Kathryn Brown, senior interior designer at Godwin Austen Johnson writes about the trends influencing today’s education interiors.
With so many schools opening in the next year and competition for pupils at an all-time high, school planning and design are coming to the forefront. A well-designed school can not only attract the right staff and pupils but by providing better facilities, it can make a school the more attractive proposition for parents and generate revenue from the public.
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At first glance, a school appears to be a functional building driven by class size and curriculum with ‘form following function’. Children’s basic needs for safety, inspiration and sustenance will always be the same.
However, in reality, designing for education is constantly evolving with new developments in teaching methods, with their related functions and requirements greatly affecting planning adjacencies for key spaces and even furniture layouts.
Research into child development and career opportunities is changing the focus from traditional teaching methods to a more fluid continual assessment in the International Baccalaureate format. So-called SEL skills (social and emotional learning) have been proved to be more useful in a career path of the future. Children themselves are changing with their technological knowledge and sophistication requiring a constant future proofing in infrastructure and hardware provision.
Social and emotional learning skills
They require very different teaching and learning methods from the learning of traditional skills which are now becoming widely automated. The digital economy has transformed the workplace. Creativity, problem-solving and communication are the key skills to be learnt, and these are developed through group work and reflection, discussions, problem-solving and peer to peer teaching. Project and enquiry based learning requires more flexible classrooms and learning hubs where pupils can socialise and study privately. Blended learning is starting to be introduced. Traditional lessons are only part of the school day with pupils being encouraged to self-monitor their time and deadlines.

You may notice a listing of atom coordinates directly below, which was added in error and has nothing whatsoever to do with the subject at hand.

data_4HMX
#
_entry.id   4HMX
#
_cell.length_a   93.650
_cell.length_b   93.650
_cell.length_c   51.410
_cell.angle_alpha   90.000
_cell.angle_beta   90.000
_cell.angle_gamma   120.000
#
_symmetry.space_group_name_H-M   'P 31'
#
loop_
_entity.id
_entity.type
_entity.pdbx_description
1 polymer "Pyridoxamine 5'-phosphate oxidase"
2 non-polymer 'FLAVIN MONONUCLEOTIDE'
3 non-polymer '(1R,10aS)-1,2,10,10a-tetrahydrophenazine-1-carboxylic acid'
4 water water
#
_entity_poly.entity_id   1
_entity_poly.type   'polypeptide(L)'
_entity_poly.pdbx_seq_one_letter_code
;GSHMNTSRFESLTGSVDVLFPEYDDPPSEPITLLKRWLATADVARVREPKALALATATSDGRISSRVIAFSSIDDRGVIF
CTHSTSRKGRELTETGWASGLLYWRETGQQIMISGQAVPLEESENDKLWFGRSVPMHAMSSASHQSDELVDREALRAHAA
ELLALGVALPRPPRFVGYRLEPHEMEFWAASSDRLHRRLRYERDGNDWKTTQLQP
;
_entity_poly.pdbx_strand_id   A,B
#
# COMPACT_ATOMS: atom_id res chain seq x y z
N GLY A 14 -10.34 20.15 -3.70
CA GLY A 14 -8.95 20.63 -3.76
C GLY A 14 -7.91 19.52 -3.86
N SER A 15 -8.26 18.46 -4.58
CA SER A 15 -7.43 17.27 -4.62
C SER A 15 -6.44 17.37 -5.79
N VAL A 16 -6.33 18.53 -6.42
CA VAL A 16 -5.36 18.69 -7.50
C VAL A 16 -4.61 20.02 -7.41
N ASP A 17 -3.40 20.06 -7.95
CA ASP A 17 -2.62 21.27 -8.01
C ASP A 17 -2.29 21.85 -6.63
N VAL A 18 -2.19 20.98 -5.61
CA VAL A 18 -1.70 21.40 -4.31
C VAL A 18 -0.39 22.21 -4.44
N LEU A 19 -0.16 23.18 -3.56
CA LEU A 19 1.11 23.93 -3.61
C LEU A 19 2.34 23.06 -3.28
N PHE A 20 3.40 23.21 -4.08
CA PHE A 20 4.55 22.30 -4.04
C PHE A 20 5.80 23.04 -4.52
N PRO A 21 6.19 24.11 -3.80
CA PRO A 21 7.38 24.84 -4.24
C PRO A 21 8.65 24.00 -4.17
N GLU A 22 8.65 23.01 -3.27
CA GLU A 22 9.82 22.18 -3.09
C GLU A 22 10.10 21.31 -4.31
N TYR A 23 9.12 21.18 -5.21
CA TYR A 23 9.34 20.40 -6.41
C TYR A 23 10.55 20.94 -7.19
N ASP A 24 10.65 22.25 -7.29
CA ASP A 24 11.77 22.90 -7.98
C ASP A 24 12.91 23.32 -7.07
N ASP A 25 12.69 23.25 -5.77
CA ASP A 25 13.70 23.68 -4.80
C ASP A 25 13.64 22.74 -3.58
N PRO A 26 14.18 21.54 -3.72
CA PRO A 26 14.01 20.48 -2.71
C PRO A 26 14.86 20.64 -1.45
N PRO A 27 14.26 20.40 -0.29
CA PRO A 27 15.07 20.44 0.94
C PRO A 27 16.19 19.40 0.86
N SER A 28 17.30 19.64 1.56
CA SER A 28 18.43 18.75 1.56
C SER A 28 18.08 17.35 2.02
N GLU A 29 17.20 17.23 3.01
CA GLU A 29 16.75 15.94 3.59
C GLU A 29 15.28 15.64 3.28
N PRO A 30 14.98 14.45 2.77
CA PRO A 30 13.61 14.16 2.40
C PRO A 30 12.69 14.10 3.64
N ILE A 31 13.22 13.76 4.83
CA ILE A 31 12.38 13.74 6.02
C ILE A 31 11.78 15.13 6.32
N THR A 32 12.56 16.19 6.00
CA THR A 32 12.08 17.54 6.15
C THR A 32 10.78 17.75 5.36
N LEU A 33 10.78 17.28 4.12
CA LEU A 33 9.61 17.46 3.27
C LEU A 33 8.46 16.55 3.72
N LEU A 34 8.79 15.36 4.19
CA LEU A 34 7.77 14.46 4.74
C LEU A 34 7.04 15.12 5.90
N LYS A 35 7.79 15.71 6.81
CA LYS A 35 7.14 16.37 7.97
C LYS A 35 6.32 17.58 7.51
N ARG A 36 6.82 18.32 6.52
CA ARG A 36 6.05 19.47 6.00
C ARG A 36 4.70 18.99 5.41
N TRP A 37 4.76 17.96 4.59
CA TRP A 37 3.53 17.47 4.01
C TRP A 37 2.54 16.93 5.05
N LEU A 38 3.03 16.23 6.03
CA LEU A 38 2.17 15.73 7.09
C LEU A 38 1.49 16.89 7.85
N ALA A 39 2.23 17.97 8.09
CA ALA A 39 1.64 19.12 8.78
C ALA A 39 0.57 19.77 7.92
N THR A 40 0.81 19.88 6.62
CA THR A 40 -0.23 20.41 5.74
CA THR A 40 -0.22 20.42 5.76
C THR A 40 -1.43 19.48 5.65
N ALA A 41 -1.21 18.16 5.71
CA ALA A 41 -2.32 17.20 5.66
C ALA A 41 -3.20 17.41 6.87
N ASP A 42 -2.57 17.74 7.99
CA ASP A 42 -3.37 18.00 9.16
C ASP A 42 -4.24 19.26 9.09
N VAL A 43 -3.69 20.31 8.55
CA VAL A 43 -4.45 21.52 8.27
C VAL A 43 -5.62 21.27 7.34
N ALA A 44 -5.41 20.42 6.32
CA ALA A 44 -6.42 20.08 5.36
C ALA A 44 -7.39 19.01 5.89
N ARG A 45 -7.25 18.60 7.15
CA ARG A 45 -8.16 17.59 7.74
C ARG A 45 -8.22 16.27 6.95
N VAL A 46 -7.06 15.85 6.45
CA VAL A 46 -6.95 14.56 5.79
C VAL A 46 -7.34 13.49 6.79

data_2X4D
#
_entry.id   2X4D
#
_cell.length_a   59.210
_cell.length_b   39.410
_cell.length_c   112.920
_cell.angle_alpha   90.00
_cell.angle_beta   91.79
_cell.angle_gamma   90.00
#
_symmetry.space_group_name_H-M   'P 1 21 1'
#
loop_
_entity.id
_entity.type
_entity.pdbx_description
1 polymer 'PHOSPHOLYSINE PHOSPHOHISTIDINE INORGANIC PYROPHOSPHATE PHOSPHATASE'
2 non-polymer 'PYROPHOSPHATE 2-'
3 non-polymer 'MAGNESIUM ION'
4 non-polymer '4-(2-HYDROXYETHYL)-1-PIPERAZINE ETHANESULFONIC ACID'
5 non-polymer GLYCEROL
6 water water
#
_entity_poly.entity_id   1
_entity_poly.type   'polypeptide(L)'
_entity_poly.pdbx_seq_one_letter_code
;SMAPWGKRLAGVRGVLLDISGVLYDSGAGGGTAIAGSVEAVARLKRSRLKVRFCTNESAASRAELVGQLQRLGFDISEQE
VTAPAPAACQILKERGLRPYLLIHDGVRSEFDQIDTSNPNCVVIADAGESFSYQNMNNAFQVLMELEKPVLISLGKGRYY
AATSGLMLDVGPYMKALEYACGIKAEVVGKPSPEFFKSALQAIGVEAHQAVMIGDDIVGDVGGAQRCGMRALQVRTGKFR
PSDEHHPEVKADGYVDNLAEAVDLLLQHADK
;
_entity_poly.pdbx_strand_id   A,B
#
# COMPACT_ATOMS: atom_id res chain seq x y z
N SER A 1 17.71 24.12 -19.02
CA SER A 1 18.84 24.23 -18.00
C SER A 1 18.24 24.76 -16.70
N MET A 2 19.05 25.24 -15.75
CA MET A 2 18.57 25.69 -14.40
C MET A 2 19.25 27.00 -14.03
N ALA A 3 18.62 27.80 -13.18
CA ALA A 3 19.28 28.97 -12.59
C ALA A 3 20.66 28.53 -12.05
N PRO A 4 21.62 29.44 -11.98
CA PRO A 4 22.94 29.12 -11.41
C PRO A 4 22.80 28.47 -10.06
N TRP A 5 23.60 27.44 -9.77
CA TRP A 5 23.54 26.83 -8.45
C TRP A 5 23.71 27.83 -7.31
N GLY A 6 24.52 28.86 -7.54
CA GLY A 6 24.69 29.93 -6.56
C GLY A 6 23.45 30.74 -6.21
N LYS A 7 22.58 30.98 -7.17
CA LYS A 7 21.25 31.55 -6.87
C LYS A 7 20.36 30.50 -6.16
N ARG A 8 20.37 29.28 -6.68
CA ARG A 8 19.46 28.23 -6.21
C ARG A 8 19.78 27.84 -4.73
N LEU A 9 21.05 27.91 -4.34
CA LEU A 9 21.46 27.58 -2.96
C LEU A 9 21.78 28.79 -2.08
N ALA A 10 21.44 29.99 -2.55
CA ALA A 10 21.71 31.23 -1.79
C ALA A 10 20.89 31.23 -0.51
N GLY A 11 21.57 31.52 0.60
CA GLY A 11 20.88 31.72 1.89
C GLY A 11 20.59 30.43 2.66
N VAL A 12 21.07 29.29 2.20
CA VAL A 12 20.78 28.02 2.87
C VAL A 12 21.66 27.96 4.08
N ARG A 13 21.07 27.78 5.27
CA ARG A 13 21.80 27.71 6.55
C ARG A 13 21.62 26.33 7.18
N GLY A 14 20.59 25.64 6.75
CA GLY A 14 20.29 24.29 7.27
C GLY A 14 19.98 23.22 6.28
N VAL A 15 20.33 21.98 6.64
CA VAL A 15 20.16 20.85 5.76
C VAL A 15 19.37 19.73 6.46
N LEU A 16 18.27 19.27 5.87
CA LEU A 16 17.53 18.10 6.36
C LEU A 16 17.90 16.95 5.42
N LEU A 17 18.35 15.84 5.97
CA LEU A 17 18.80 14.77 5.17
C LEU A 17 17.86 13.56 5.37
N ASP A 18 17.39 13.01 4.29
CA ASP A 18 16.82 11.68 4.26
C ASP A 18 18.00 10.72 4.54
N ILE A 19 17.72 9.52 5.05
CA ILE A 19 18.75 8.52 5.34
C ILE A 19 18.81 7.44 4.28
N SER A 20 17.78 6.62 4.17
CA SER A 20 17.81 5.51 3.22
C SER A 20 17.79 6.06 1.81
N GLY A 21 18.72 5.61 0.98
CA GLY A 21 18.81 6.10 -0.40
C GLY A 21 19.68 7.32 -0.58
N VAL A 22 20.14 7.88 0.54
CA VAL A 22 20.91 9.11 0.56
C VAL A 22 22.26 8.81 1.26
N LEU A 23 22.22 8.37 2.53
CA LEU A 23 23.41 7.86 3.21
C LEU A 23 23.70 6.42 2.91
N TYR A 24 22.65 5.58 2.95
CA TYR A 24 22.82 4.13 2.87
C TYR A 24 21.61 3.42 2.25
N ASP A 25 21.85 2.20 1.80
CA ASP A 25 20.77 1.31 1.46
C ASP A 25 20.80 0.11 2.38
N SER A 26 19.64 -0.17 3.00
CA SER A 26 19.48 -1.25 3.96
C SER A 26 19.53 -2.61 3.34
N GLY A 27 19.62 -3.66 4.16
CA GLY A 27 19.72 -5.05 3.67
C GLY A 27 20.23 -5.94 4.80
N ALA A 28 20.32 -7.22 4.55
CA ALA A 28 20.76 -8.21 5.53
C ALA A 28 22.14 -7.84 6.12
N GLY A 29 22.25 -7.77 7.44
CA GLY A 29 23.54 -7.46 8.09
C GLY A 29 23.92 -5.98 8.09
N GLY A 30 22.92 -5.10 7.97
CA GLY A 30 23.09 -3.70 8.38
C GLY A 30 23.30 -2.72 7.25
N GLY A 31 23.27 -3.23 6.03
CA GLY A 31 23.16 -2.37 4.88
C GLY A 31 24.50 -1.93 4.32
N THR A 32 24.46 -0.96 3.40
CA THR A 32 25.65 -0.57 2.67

The flipped classroom
It is one teaching method aiming to further develop these skills. Class time is more collaborative with pupils getting short video lectures before class and then invited to discuss and explore the content in a conference style layout. Developments in flexible furniture allow for easy re-configuration.
Sports and performance facilities
Extra-curricular activities can also develop these SOL skills. Sports, music, drama and dance all teach these key skills useful for the future marketplace. We are seeing a higher provision of top class sports and performance facilities for both pupils and the public for feeding back to the community and generating further revenue. This adds value to the school as a whole and attracts better teachers and a wider extra-curricular choice.
The internal landscape
Learning through exploration and self-discovery. With nursery and primary children no longer being able to roam freely in the surrounding countryside schools are creating their protected internal landscapes with open courtyards, climbing walls, interactive displays. Our Ladybird Nursery has houses and road markings to simulate the urban landscape outside. Education designers must balance the need to develop a child’s own self-reliance and risk-taking, with health and safety. These are also important opportunities for social interaction.
Open and welcoming community hubs
School entrances are no longer buried behind security gates fending off possible ‘intruders’. In contrast, now the public is welcomed with open arms, with entrance areas which proudly display the school ethos and provide a community hub.
Café areas and seating allow for social interaction. Space itself can be used for the whole school to gather if required. The swimming pools have a weekend swim club; auditoriums are used for local productions. With pupils attending from the local catchment area, it’s easy to see how the school can create a heart of the community.